Consultants take too big a share

Are outsourcing suppliers pocketing benefits due to their customers?

Are outsourcing suppliers pocketing benefits due to their customers?

Companies are not making the savings they should from outsourcing overseas, writes Tony Collins, possibly because European software houses and consultancies are taking too big a cut.

So says outsourcing expert Bob Aylott, an IT outsourcing specialist of many years' standing, whose firm Orbys has commissioned a survey of major UK organisations that have contracted out IT work overseas. Nearly half of the 80 companies which responded to the survey were questioned in depth.

Presenting the survey's findings at an offshore outsourcing (off sourcing) conference at London's Forum Hotel, Aylott said that only a quarter of the companies surveyed dealt directly with suppliers in overseas countries.

In part, this could explain why average savings were, in the main, up to 30%. Savings of 40% or more should be achievable, he said.

"European software houses and consulting organisations which are usually involved in the specification and implementation as well as acting as the agents for the offshore developer are often taking too big a cut and not passing the benefits on to their client.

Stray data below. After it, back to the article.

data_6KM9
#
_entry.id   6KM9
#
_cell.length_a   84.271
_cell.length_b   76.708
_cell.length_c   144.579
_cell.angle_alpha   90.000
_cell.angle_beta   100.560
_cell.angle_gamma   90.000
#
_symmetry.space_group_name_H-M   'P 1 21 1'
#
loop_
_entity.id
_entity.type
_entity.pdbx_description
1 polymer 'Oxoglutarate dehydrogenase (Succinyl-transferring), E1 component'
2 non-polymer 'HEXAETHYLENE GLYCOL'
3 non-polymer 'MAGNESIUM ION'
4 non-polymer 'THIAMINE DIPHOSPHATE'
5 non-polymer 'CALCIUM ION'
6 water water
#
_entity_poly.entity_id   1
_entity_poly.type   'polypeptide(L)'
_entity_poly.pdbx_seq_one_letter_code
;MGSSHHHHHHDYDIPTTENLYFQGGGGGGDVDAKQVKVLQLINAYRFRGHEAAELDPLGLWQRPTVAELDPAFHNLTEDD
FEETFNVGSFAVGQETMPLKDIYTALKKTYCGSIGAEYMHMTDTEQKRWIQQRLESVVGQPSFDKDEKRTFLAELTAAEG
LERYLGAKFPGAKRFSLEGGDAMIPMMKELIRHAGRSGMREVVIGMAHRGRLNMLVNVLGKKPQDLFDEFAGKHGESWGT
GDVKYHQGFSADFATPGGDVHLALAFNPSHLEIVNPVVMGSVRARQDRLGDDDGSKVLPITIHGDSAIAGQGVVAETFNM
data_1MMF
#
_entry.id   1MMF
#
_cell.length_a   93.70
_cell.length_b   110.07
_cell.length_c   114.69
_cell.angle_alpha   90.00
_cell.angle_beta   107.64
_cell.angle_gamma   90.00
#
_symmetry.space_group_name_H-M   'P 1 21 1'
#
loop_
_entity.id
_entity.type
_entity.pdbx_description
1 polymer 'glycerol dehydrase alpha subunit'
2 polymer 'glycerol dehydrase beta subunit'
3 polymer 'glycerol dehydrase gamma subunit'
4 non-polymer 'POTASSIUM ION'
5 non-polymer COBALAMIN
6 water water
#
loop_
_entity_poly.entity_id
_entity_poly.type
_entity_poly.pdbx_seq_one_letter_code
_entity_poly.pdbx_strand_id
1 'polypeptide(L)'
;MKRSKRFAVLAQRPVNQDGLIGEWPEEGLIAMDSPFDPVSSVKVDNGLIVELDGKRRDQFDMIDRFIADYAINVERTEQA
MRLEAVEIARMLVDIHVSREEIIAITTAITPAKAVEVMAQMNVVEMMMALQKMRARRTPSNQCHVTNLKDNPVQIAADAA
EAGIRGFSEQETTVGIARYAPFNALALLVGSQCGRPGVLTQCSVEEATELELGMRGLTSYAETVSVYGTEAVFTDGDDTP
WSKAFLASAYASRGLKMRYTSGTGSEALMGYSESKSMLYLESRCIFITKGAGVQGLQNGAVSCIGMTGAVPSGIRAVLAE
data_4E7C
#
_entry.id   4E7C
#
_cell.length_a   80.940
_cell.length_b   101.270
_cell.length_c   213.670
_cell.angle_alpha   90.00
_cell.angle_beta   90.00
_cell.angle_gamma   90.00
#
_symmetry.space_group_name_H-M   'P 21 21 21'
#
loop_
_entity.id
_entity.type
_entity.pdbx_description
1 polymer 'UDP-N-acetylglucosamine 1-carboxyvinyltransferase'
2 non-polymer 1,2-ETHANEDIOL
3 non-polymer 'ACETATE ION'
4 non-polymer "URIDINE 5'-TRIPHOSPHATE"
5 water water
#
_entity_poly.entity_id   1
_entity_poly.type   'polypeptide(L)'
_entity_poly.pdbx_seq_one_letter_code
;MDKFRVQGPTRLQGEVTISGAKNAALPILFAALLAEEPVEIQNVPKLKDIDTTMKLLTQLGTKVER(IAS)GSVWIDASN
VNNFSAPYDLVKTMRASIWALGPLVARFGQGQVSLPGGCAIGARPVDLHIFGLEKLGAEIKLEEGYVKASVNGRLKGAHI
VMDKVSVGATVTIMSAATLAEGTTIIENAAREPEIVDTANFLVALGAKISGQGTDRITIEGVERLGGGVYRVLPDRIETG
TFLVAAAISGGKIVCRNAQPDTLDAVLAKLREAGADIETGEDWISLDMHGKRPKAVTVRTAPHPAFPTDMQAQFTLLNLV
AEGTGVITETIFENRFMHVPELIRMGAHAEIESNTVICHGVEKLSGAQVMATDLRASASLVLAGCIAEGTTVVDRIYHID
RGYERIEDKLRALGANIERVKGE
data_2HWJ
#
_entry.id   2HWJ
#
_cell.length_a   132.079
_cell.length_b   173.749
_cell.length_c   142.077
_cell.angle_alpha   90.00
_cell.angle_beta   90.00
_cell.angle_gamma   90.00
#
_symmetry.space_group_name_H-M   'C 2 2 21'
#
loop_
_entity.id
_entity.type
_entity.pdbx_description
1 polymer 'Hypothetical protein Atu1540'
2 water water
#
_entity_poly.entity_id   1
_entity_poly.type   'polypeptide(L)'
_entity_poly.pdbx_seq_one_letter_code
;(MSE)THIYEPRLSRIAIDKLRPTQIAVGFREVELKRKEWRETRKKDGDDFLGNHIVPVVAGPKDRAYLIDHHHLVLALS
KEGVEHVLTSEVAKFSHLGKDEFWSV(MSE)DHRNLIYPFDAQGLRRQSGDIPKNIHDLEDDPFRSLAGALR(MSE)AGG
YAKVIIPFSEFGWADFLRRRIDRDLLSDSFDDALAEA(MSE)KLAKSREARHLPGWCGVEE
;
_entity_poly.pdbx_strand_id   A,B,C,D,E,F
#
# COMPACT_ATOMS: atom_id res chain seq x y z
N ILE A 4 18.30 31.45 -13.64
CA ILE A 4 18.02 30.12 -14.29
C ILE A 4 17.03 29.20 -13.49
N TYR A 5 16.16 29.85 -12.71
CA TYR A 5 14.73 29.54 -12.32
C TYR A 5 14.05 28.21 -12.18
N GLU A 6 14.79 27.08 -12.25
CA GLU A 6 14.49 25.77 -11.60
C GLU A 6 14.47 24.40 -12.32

"This is an immature market where lots of organisations are experimenting, learning by their mistakes, getting ripped off in the process, but nevertheless are still getting a better deal than they would onshore," Aylott added. He named several major IT companies, accounting firms and consultancies as intermediaries.

The Orbys survey found that the financial sector is the largest user of offshore development services and most of the offshore work is handled by India and, to a much lesser extent, China, Taiwan and Korea.

"Almost all who have tried it will continue to use the capability and in the majority of cases with the same supplier," Aylott said.

Outsourcing the development of tightly-specified bespoke systems was the most successful and maintaining legacy software the least successful form of offshore contracting out.

The survey also found that offshore outsourcing, mostly to India, is growing rapidly after a Y2K lull.

"Many companies are asking, 'Should I or shouldn't I, and who should I do it with?' Some are into serious relationships but most are just experimenting," said Aylott.

One in five of the US Fortune 100 companies have outsourced some software requirements to India. In the UK, users of offshore outsourcing include Royal & SunAlliance, J Sainsbury, Asda, and British Airways.

For more information on the survey contact Orbys Consulting, 020-7872 5525

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